Wemitt agreed. “I love watching the children experience the joy and fun in the storytelling. Their eyes light up, and they jump up on their feet when they know what’s on the next page. It’s like being at a high-energy concert. They’re connecting the dots and through each story are learning amazing lessons on kindness, empathy and making mistakes. But, the twist is watching the parents get just as excited. For 45 minutes, it’s anything goes – we’re all taking the ride and there are no expectations other than having fun.”
As StageOne kicks off its 72nd season, the theater company also welcomes Idris Goodman as the company’s new producing artistic director. Goodwin succeeds Peter Holloway, who recently left after 11 years with the theater.
Goodwin brings more than 16 years of experience in theater and the performing arts to StageOne. A playwright, director, orator, poet and educator, Goodwin has covered all aspects of theater in his career. For StageOne, he wrote and produced “American Tales” and the widely produced “And In This Corner: Cassius Clay,” winner of the 2017 Distinguished Play Award from The American Association of Theatre and Education. His work has been widely recognized and includes the critically acclaimed play “How We Got On,” developed at the O’Neill National Playwrights Conference, which premiered in Actors Theatre of Louisville’s 2012 Humana Festival. His one-act “Black Flag” was produced Off-Broadway.
Goodwin’s poetry has appeared on HBO, The Discovery Channel, The BBC, NPR, Sesame Street and National Public Radio. A seasoned educator, Goodwin has taught across the United States and was most recently an assistant professor in the Department of Theatre and Dance at Colorado College, where he was voted Teacher of the Year.
“StageOne has enriched the lives of young audiences and the communities that surround them for longer than I have been alive,” said Goodwin. “What an incredible honor to be able to further weave myself into its indelible legacy.”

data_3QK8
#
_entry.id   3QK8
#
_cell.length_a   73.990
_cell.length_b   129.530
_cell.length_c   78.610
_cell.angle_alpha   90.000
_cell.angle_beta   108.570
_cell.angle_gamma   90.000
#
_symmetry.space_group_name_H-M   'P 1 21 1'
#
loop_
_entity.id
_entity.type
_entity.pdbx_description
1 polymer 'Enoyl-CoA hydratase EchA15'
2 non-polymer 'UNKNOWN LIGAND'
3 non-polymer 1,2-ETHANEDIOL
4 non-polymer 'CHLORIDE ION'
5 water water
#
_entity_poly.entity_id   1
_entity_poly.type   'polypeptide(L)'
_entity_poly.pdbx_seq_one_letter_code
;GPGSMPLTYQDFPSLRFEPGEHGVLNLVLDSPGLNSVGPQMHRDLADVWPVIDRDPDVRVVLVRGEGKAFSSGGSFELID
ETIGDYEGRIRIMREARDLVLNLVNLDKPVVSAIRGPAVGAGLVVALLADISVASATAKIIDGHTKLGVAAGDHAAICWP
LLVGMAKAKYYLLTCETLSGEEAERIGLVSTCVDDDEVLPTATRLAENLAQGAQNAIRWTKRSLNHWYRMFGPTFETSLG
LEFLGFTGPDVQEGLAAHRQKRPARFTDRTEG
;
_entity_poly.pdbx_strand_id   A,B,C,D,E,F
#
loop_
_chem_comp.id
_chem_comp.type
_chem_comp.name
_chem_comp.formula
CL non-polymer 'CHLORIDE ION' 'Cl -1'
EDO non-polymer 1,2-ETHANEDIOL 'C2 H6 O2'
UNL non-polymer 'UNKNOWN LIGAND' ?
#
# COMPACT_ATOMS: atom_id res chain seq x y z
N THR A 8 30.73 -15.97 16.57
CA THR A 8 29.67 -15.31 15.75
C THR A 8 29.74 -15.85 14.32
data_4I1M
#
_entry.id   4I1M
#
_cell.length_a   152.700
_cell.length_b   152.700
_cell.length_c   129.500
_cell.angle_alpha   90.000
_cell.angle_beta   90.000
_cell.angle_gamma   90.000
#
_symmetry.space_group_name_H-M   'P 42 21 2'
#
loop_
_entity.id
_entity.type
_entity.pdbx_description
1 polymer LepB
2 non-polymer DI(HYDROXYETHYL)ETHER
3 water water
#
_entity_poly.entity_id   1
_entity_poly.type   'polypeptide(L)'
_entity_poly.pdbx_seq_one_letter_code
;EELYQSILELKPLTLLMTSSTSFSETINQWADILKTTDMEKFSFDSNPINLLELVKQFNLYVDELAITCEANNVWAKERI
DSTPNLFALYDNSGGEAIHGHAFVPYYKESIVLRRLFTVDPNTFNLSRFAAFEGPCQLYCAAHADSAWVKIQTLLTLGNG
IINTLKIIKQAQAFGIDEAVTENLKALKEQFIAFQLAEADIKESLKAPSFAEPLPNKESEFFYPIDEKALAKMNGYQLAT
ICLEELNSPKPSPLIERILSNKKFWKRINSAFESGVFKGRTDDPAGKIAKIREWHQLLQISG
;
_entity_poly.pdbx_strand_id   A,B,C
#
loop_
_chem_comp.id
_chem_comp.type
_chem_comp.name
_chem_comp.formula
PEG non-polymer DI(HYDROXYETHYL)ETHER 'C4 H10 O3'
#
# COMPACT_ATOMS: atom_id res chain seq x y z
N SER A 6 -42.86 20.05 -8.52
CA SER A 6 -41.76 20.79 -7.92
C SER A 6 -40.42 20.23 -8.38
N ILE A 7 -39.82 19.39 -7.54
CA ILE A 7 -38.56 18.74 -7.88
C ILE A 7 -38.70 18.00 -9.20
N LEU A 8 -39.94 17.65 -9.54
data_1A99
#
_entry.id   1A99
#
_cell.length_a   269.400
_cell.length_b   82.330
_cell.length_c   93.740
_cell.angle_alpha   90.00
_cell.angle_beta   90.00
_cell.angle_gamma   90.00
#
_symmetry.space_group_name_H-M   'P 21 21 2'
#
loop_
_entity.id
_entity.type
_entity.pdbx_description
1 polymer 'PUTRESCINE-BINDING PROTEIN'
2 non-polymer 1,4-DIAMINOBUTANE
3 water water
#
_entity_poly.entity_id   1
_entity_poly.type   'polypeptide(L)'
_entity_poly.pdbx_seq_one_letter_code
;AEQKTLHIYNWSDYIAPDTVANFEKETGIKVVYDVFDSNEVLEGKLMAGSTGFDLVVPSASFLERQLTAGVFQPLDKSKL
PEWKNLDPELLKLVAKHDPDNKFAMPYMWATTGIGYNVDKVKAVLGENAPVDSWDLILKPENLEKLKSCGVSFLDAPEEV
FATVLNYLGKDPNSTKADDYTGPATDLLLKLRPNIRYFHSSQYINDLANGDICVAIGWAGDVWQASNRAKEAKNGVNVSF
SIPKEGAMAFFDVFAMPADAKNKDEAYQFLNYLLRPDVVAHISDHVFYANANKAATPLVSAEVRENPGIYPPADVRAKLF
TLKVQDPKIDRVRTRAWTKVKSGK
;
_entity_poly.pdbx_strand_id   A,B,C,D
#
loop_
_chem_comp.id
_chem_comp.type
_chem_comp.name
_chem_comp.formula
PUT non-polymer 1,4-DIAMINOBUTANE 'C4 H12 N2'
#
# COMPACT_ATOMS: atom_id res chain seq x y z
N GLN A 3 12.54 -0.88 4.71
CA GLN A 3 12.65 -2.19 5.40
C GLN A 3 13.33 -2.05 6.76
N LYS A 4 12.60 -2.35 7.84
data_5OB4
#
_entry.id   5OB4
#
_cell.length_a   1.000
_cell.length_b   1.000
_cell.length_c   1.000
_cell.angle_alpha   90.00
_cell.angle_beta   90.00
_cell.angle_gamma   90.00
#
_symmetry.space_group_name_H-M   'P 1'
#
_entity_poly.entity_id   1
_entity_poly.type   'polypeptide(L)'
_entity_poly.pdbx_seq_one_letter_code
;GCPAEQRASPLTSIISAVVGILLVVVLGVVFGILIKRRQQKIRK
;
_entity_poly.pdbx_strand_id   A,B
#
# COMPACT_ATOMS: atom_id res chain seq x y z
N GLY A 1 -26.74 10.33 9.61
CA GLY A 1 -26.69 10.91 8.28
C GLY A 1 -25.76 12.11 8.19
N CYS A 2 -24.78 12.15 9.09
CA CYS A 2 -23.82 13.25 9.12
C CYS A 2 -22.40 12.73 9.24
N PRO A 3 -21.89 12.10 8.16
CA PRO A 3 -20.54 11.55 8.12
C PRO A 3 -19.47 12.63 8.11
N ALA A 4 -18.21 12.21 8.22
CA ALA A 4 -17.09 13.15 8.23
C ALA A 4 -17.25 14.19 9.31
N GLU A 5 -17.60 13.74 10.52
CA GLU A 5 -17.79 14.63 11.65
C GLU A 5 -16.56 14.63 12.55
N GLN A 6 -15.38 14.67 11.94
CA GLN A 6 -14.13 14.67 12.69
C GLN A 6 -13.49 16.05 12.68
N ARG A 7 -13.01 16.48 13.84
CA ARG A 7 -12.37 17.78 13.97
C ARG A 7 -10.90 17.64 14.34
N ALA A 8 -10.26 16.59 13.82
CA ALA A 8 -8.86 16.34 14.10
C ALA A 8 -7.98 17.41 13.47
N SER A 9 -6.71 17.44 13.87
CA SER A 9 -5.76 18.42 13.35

In addition to StoryTellers and other stage and educational programs offered by StageOne, the company’s mainstage season kicks off in October with Goodwin’s adaptation of “Frankenstein.” Holiday favorite “The Best Christmas Pageant Ever” returns in December and will feature 32 local student actors.
In 2019, StageOne presents Judy Blume’s “Tales of a Fourth Grade Nothing,” and the season closes with “The True Story of the Three Little Pigs.”
StageOne is recognized as one of the nation’s leading professional theaters for children, reaching more than 80,000 young people, their families and teachers each season. VT
StoryTellers at StageOne Family Theatre kicks off its monthly presentations on Aug. 25. Due to fire damage at the Kentucky Center for the Performing Arts, StageOne’s August performance location is pending and will be announced shortly on their website, stageone.org. Showtimes for StoryTellers are at 10 a.m., 11:30 a.m. and 1 p.m.
StageOne Family Theatre
315 W. Market St., Suite 2S
Where They Perform:
The Kentucky Center for the Performing Arts
501 W. Main St.